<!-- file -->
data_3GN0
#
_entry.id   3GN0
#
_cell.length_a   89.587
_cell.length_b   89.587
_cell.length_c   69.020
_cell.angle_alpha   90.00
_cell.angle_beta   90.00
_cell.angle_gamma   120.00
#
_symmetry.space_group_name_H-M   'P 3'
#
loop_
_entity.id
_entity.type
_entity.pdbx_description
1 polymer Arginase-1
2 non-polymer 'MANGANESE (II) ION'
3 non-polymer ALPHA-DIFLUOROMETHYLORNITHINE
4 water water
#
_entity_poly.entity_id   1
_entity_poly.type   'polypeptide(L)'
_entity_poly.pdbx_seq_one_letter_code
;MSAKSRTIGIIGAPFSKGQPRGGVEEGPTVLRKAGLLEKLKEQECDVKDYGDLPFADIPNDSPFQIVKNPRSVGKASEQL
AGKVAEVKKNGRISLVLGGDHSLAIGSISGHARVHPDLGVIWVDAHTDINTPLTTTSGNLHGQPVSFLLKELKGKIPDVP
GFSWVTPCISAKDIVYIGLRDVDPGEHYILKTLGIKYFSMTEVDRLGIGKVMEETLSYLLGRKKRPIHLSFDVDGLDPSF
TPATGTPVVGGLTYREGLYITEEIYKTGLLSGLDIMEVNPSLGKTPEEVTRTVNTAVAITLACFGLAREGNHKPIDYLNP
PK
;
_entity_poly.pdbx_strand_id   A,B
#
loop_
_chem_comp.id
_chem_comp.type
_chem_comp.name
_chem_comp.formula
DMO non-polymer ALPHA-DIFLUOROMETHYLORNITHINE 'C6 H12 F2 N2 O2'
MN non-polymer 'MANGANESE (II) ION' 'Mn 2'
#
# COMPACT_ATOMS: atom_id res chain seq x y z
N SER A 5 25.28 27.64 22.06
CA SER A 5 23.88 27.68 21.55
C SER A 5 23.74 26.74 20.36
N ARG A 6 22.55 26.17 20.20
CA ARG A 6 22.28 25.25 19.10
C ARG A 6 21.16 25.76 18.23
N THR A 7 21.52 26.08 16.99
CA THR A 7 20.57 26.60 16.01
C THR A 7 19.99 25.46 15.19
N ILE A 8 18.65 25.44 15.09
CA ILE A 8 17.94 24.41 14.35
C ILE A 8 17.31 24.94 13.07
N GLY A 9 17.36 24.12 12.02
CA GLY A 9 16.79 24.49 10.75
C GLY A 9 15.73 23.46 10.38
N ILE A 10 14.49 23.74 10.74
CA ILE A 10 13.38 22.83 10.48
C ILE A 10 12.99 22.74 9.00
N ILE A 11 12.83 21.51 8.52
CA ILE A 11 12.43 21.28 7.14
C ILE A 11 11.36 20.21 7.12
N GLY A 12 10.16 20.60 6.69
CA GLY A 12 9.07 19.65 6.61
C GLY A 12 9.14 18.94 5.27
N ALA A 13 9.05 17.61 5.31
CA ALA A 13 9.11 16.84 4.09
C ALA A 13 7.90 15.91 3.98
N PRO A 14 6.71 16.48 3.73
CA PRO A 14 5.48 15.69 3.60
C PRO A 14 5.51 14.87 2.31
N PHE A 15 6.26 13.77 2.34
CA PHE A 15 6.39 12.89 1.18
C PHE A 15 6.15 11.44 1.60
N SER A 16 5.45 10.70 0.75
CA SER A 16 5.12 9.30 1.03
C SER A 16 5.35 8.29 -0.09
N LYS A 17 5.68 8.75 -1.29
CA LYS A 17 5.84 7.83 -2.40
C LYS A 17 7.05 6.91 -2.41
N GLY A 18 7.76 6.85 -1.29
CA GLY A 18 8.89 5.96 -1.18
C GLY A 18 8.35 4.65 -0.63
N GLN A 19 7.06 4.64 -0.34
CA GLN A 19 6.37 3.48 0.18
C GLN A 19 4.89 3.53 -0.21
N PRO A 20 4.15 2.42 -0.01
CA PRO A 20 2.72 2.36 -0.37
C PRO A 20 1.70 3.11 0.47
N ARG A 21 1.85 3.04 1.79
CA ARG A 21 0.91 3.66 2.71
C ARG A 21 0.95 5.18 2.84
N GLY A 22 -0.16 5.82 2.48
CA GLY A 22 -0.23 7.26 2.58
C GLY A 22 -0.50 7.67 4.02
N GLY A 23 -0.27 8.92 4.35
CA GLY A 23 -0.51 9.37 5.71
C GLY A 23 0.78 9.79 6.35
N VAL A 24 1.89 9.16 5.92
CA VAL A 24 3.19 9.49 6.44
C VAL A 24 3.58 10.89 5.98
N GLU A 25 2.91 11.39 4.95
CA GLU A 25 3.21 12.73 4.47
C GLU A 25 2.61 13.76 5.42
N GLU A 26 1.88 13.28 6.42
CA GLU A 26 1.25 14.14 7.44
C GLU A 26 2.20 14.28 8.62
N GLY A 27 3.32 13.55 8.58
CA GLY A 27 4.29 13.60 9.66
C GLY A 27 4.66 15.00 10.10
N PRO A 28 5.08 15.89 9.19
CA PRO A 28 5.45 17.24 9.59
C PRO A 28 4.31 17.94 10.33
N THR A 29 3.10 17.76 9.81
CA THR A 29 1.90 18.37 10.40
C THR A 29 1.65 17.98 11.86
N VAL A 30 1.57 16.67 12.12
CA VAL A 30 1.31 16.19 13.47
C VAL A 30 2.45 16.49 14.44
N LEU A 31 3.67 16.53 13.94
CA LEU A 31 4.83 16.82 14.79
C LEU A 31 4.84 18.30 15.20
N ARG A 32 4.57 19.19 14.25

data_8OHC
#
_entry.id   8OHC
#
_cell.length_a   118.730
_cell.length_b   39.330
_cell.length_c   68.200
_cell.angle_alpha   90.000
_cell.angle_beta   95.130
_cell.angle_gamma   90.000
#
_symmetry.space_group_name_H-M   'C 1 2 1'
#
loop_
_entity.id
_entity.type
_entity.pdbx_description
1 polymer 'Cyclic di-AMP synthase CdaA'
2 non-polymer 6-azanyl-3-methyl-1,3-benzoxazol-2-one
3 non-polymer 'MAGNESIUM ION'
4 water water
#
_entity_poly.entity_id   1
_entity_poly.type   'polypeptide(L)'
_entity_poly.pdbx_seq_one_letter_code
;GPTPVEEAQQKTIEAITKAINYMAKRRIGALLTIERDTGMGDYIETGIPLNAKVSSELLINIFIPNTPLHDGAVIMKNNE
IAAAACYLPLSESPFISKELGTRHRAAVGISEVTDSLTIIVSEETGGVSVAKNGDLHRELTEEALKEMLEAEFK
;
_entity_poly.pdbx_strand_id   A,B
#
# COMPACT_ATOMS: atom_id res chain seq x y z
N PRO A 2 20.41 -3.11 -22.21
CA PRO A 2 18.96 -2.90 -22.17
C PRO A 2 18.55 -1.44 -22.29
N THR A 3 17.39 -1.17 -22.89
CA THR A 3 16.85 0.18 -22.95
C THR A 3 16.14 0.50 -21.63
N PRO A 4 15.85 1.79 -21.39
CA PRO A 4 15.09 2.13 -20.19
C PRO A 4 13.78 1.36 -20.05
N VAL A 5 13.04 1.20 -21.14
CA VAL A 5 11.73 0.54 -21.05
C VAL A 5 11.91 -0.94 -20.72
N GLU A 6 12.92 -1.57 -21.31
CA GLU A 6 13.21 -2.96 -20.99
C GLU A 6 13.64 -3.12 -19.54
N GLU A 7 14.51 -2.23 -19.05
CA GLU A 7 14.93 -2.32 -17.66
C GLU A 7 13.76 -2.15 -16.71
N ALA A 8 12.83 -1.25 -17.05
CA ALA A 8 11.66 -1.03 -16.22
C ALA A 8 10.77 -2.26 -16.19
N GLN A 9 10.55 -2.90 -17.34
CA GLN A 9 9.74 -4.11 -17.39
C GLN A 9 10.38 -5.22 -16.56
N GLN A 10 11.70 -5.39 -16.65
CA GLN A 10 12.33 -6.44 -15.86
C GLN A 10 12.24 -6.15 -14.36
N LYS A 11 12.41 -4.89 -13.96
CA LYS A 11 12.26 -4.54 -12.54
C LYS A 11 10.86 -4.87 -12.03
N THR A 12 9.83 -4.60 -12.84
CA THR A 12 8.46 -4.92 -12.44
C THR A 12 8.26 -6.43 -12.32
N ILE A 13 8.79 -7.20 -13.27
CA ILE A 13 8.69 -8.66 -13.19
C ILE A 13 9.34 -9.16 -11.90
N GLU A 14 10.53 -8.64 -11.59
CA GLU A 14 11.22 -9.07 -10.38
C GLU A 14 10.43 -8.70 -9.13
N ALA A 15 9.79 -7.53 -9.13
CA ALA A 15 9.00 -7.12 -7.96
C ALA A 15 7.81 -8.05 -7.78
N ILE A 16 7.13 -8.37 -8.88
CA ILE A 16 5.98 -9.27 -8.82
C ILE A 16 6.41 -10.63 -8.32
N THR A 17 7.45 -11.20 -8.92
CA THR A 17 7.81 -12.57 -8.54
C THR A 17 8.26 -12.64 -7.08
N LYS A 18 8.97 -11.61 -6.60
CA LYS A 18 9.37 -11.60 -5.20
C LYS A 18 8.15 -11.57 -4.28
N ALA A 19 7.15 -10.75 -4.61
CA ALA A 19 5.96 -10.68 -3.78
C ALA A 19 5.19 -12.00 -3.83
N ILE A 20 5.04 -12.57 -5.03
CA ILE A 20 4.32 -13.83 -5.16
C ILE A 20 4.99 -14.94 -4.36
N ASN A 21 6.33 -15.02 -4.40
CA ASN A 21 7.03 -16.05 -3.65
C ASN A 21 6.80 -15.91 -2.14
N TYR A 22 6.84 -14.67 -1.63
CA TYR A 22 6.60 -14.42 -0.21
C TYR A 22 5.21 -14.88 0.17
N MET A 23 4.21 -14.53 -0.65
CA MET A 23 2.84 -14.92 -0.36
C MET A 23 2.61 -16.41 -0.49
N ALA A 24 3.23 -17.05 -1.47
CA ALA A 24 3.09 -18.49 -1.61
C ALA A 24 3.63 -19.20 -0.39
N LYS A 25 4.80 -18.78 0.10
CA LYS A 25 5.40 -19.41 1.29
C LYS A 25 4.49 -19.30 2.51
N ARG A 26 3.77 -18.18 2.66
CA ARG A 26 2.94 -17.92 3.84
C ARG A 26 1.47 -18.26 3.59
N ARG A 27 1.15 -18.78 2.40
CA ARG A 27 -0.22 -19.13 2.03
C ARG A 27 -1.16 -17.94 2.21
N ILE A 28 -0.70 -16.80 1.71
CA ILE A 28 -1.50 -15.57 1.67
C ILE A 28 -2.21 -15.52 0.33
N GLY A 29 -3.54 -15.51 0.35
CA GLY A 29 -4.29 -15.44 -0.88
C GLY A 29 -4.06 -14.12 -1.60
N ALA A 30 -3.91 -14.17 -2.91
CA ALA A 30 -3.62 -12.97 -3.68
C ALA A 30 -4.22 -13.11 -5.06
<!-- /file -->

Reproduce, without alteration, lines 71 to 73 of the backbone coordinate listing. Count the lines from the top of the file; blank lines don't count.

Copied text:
CA PRO A 14 5.48 15.69 3.60
C PRO A 14 5.51 14.87 2.31
N PHE A 15 6.26 13.77 2.34